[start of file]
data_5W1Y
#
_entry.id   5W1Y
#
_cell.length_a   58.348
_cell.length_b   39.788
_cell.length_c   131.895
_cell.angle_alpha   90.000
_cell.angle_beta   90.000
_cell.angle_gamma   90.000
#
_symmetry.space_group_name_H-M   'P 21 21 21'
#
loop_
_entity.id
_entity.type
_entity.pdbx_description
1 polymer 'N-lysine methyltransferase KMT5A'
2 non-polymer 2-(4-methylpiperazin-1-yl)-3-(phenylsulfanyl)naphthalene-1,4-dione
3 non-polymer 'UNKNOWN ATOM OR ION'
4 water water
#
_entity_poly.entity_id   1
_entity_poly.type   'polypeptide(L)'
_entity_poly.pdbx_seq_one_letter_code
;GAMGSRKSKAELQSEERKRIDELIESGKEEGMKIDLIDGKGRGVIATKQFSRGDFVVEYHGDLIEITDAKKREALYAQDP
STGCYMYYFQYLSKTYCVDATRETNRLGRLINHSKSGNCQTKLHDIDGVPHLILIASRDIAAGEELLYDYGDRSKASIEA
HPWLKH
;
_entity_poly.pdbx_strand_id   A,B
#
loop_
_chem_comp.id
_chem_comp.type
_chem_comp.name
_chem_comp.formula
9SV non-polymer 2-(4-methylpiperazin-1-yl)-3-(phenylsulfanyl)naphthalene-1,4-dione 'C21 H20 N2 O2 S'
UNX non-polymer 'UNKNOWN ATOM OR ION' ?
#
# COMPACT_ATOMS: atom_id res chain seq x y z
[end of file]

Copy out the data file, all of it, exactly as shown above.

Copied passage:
data_5W1Y
#
_entry.id   5W1Y
#
_cell.length_a   58.348
_cell.length_b   39.788
_cell.length_c   131.895
_cell.angle_alpha   90.000
_cell.angle_beta   90.000
_cell.angle_gamma   90.000
#
_symmetry.space_group_name_H-M   'P 21 21 21'
#
loop_
_entity.id
_entity.type
_entity.pdbx_description
1 polymer 'N-lysine methyltransferase KMT5A'
2 non-polymer 2-(4-methylpiperazin-1-yl)-3-(phenylsulfanyl)naphthalene-1,4-dione
3 non-polymer 'UNKNOWN ATOM OR ION'
4 water water
#
_entity_poly.entity_id   1
_entity_poly.type   'polypeptide(L)'
_entity_poly.pdbx_seq_one_letter_code
;GAMGSRKSKAELQSEERKRIDELIESGKEEGMKIDLIDGKGRGVIATKQFSRGDFVVEYHGDLIEITDAKKREALYAQDP
STGCYMYYFQYLSKTYCVDATRETNRLGRLINHSKSGNCQTKLHDIDGVPHLILIASRDIAAGEELLYDYGDRSKASIEA
HPWLKH
;
_entity_poly.pdbx_strand_id   A,B
#
loop_
_chem_comp.id
_chem_comp.type
_chem_comp.name
_chem_comp.formula
9SV non-polymer 2-(4-methylpiperazin-1-yl)-3-(phenylsulfanyl)naphthalene-1,4-dione 'C21 H20 N2 O2 S'
UNX non-polymer 'UNKNOWN ATOM OR ION' ?
#
# COMPACT_ATOMS: atom_id res chain seq x y z